Rental 101


The Haven offers a range of optional programs and educational opportunities for people living in our adult and family shelters and those we work with in the community through service coordination. Program participation varies according to each person’s needs, goals, background, schedule, and interests. One of our programs, Rental 101, is so relevant for the population we serve that it is mandatory for all guests staying in our shelters.

The most recent Rental 101 class, facilitated by Haven service coordinator Meghan Paulette, was held at the Haven the evening of September 27th. Sixteen current shelter guests participated in the two-hour session.

What’s covered in Rental 101? More than you might think—and the discussions are wide-ranging. Meghan encourages attendees who are willing to share their stories. Some participants have never rented their own apartment or lived independently, while others may be experienced tenants or have served as landlords themselves. Often, common themes emerge that lead to in-depth discussions.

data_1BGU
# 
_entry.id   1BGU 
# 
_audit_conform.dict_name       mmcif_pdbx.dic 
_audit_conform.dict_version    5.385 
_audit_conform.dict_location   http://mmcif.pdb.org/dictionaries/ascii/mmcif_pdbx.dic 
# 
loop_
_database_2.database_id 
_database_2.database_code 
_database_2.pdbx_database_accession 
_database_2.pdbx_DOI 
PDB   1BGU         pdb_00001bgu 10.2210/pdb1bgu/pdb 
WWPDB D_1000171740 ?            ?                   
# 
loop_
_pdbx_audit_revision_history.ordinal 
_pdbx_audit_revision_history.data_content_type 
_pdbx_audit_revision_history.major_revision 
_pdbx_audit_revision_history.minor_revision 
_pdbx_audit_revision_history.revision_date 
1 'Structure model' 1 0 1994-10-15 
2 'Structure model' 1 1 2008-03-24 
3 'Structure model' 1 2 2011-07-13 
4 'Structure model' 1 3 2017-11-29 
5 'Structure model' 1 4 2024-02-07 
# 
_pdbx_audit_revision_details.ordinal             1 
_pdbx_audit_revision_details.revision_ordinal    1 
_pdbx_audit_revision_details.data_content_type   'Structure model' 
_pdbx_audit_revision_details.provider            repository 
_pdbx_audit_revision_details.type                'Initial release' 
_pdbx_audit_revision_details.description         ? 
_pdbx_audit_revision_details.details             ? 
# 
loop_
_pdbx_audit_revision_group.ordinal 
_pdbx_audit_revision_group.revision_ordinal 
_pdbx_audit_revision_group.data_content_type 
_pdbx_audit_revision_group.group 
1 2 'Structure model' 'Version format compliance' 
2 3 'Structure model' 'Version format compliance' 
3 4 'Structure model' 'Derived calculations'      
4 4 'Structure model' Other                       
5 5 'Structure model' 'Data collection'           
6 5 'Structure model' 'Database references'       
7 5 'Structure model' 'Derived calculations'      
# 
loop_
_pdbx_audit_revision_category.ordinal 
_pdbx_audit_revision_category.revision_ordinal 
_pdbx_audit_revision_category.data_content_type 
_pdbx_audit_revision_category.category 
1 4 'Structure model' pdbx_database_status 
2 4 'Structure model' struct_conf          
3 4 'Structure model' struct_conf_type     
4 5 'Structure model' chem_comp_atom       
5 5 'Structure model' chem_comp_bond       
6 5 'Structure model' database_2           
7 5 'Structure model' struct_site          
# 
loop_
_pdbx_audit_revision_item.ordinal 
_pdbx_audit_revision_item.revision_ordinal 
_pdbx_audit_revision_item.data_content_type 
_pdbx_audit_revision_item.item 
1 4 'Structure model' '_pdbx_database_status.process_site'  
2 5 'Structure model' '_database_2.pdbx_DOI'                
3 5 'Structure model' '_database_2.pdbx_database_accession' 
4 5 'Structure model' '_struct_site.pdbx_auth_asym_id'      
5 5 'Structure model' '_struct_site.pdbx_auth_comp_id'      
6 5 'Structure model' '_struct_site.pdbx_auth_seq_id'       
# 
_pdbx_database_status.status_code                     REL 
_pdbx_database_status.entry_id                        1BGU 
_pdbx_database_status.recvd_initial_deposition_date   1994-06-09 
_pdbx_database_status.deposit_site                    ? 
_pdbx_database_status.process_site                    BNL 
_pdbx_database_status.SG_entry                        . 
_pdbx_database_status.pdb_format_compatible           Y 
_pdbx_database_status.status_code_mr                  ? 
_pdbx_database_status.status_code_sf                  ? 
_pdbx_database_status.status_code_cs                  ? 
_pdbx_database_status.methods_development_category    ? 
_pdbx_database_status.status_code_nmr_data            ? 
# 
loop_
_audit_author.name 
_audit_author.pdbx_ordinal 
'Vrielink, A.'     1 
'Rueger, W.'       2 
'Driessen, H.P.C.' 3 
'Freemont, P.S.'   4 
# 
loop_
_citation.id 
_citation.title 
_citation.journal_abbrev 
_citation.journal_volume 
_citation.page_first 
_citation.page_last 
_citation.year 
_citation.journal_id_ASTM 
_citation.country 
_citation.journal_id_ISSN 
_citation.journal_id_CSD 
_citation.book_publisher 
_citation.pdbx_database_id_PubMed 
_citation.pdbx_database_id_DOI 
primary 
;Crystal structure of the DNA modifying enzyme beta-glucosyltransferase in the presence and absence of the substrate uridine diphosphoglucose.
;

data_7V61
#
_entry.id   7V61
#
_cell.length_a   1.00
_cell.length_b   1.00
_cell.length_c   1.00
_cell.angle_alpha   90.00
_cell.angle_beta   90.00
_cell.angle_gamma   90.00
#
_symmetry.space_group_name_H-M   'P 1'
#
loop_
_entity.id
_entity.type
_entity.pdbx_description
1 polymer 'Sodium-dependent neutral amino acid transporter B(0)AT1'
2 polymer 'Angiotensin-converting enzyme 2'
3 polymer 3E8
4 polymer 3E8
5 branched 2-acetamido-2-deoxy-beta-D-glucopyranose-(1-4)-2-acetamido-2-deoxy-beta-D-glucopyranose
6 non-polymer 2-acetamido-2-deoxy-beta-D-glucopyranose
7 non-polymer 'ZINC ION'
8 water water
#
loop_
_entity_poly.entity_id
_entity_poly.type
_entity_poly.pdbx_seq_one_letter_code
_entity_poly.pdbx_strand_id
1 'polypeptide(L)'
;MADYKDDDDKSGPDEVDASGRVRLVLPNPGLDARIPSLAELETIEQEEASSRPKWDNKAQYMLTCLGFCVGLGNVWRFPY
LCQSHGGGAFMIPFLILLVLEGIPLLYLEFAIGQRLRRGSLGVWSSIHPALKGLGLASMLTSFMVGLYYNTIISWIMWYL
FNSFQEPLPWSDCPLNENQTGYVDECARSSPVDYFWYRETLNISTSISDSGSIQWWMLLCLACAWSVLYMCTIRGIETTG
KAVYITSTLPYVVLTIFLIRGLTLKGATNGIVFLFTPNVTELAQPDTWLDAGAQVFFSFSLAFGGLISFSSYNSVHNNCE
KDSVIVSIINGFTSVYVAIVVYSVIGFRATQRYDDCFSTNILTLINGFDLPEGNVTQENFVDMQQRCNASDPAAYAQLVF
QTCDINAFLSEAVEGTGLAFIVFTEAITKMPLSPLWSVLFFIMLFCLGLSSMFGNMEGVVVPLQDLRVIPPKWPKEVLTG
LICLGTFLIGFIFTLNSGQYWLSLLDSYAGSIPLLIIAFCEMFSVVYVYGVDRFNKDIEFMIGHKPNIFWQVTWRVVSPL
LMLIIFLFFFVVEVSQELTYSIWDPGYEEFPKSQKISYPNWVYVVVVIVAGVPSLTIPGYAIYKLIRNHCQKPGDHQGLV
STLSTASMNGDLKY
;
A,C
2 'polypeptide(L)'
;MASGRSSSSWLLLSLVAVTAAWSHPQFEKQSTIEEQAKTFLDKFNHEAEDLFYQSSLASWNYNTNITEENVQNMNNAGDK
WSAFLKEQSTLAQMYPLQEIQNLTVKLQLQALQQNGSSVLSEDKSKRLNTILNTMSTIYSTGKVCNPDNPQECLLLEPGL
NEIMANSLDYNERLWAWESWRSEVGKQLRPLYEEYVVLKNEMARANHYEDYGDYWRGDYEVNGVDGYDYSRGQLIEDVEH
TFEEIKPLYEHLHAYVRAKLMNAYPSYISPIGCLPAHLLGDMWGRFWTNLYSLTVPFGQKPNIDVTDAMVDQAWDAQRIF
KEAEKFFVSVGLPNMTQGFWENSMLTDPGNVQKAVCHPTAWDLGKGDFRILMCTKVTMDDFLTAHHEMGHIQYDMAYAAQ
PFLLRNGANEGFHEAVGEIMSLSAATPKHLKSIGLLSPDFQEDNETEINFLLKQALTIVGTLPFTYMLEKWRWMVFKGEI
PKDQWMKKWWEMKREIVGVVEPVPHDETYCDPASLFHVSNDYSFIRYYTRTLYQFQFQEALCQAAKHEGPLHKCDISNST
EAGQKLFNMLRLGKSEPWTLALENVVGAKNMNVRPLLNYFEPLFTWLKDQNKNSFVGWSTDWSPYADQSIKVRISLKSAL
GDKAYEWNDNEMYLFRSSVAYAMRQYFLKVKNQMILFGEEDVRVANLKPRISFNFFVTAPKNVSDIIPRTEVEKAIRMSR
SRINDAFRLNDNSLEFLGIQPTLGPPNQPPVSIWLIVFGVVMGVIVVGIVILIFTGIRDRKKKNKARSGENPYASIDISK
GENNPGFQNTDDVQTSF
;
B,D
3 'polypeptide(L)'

During the first hour of the class, a representative from Citizen’s Bank leads the group in an activity about budgeting basics. Participants brainstorm about their own spending, observe patterns, and learn methods for tracking and managing expenses. Next, there is an open question and answer session. The questions in the latest class centered around credit. What damages your credit score? How you can repair poor credit? What myths exist about credit?

In the second half of the class, based on her experience as a service coordinator, Meghan engaged the group in an activity about identifying barriers to housing—poor credit history, issues related school districts, lack of landlord references, or a criminal record—and ways to overcome those challenges. She then led an interactive discussion on:

  • Understanding a lease
  • What should be included in a lease
  • Tenant and landlord law
  • The responsibilities and rights of a tenant
  • Where to go for help

“I am a firm believer that knowledge is power,” says Meghan. “This program provides a space for participants to learn from each other and to expand on their own lived experience of how to maintain housing while living in poverty.”

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